Whether you’re hitting the Khan el-Khalili or the Luxor souk, here’s what to expect — and how to get the best bargains.
Zeina had warned us — but we didn’t heed her advice. She owned the hotel we stayed at in Luxor, and would make the rounds at dinner, stopping by the tables to chat.
We asked her about good shopping in Luxor, and she said if we wanted handicrafts we should head to the souk.
She pleaded with us to resist buying anything that even remotely resembled an antique, launching into a tale about how the model Kate Moss and someone from Christian Dior had stayed at her hotel last week, and even though they had a private plane, they were delayed two days because something they had purchased at a shop below the Winter Palace hotel looked like it might be a relic.
The next night, it was someone else who bought something at the same shop, who also had a private plane, but this poor gentleman had been sleeping at the police station for three nights while an expert took their sweet time checking the authenticity of the item.
Afterward, Duke and I smiled at each other. Zeina seemed to be a storyteller. And I’m OK with that. I’ve never let the truth get in the way of a good story. And I figured there was an underlying truth to her tales, a warning we shouldn’t ignore.
The Luxor Souk
We arrived at the souk relatively early, around 10:30 a.m. Because it was a Sunday (Easter, to boot), all of the Coptic Christian stalls were closed. Apparently there are a lot of Coptics in Luxor.
We had just entered the bazaar when I spied a shop I knew would appeal to me and Duke.
And sure enough, once we were inside, we started putting items aside: a stone Anubis head as well as a faded blue baboon statue head, a worn-looking blue mummy and other items you could imagine had just been dug out of the desert after being hidden away for centuries.
In other words, we were doing exactly what Zeina had told us not to do. But we couldn’t help ourselves; old-looking shit is our passion.
In less than 10 minutes, Duke and I had piled a dozen pieces onto the table.
It was tough to gauge how much all of these should cost, but we had heard people calling out very low prices at the bazaars you have to walk through before leaving every temple you visit. (Exit through the gift shop.)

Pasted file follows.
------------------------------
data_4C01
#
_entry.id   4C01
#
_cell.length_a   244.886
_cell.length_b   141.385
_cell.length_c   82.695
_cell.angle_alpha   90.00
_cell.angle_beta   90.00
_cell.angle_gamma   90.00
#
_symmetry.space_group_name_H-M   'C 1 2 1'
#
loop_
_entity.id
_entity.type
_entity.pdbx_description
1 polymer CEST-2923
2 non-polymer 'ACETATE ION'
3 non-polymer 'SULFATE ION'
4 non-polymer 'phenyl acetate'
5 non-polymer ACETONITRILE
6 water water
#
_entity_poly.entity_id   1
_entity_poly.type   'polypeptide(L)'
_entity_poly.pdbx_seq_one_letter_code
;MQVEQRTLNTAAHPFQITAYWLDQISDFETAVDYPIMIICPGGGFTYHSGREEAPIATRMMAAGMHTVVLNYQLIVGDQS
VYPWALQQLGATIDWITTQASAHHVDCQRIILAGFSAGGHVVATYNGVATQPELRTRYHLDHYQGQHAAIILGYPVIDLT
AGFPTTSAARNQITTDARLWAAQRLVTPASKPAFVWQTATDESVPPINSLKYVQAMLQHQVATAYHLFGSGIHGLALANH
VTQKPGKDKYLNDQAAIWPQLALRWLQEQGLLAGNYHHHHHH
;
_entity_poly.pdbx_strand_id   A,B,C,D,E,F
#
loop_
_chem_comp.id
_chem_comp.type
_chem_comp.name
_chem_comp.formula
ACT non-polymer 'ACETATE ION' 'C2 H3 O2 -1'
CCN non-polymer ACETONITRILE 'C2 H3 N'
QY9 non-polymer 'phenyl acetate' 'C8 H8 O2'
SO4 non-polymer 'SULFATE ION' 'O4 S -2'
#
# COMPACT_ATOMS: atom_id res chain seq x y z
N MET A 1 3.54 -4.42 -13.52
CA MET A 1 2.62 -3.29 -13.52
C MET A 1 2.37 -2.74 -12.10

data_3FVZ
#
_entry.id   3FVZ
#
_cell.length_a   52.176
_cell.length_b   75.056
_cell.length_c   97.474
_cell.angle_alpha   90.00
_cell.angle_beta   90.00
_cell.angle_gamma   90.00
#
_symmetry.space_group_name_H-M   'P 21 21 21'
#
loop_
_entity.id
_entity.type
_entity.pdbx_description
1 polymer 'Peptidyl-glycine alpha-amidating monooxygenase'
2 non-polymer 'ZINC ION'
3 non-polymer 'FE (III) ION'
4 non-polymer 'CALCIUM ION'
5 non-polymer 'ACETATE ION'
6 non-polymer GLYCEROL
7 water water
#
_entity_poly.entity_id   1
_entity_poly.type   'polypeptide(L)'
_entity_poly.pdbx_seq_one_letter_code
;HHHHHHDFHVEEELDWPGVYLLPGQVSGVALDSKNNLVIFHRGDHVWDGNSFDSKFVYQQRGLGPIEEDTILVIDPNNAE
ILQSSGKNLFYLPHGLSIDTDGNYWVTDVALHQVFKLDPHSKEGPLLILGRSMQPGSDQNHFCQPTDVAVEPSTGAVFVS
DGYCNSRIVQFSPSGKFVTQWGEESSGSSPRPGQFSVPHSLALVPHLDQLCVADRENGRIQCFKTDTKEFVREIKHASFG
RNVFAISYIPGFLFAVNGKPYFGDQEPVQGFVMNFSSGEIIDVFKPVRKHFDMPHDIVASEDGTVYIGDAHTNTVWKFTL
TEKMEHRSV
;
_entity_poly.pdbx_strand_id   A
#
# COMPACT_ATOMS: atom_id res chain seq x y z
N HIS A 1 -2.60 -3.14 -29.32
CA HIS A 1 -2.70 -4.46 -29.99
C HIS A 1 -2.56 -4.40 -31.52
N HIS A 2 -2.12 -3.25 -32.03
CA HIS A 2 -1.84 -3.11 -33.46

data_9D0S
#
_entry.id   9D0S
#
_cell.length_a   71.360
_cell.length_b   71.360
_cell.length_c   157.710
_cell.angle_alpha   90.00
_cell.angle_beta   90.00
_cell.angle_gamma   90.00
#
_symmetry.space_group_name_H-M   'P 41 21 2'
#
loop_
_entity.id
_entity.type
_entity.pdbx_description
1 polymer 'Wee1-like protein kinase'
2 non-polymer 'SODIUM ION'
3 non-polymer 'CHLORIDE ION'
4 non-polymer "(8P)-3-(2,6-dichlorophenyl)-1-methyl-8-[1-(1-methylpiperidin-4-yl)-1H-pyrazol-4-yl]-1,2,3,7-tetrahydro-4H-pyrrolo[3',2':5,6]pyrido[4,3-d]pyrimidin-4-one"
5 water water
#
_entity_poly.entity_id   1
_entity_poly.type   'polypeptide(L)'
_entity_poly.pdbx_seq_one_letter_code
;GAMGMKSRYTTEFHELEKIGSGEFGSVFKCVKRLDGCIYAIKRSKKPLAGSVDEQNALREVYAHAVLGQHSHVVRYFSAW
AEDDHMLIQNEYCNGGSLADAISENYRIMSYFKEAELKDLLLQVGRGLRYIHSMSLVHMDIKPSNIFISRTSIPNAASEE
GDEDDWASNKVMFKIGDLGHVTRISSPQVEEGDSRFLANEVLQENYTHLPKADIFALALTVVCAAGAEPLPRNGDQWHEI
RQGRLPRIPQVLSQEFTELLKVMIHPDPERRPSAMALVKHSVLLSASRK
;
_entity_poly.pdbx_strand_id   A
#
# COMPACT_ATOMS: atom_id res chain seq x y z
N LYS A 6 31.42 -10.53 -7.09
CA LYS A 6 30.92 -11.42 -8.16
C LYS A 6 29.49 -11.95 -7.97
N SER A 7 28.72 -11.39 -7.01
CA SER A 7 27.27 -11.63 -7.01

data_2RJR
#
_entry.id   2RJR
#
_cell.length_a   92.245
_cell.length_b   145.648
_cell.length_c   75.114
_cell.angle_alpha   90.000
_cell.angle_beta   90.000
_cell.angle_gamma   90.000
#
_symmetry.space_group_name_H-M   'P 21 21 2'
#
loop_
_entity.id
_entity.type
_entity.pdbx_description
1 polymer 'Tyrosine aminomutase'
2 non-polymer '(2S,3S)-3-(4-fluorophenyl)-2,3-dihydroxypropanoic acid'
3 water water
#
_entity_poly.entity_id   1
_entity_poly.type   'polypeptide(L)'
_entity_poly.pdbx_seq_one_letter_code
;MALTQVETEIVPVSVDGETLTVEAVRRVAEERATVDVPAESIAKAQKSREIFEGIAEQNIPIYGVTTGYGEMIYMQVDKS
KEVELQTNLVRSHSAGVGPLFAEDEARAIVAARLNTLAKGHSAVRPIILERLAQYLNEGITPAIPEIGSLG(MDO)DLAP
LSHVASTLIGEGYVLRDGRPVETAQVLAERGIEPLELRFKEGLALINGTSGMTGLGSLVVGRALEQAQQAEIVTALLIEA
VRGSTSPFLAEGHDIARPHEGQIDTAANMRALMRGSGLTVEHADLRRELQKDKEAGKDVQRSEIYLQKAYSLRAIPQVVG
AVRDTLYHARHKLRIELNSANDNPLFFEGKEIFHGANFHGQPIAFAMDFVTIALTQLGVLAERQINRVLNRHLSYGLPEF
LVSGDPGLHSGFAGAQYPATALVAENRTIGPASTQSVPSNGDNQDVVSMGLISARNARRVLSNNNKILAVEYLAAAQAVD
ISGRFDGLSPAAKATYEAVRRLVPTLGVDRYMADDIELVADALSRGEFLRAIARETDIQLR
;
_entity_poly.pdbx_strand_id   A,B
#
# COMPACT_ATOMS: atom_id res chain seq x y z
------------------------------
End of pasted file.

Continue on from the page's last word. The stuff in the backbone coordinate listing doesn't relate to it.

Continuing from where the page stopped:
So when the vendor said, “$360,” I acted sad and a little disgusted and muttered, “That’s way too high. This is our first shop of the day. We’ll keep going and come back.”
“OK, OK,” the shopkeeper said, laying a hand on my shoulder to prevent me from leaving. “What’s your price?” I was aiming for $50, while Duke quietly said he’d be good with $75.
So I typed 45 on the calculator, to give myself the slightest bit of wiggle room, and the man countered with $150.
“Let’s go,” I told Duke. My famous walk-away ploy.
Again, I was stopped by a hand on the shoulder. “What’s your lowest price?”
“$50,” I said.
“You are tough,” the man said to me. Then, like a predator sizing up the weakest prey, he turned to Duke in a flash. “What’s your final offer?”
And I stood there in a daze as Duke said, “$150.”
“What happened to $75?!” I exclaimed.
But it was too late. Once you agree to a price it’s poor form to then back off.
I shook my head in dismay. But Duke hadn’t done any real shopping the entire trip, and I think he was suffering withdrawal.
How to Get Detained at the Airport
I told the shopkeeper about my fear that we’ll be detained at customs. He laughed it off but said he’d give us documentation. So before we left I reminded him of this, and he scribbled some Arabic on the back of his business card. He told us he had written that we had bought 13 items that were reproductions. We put that into our bag, along with the receipt.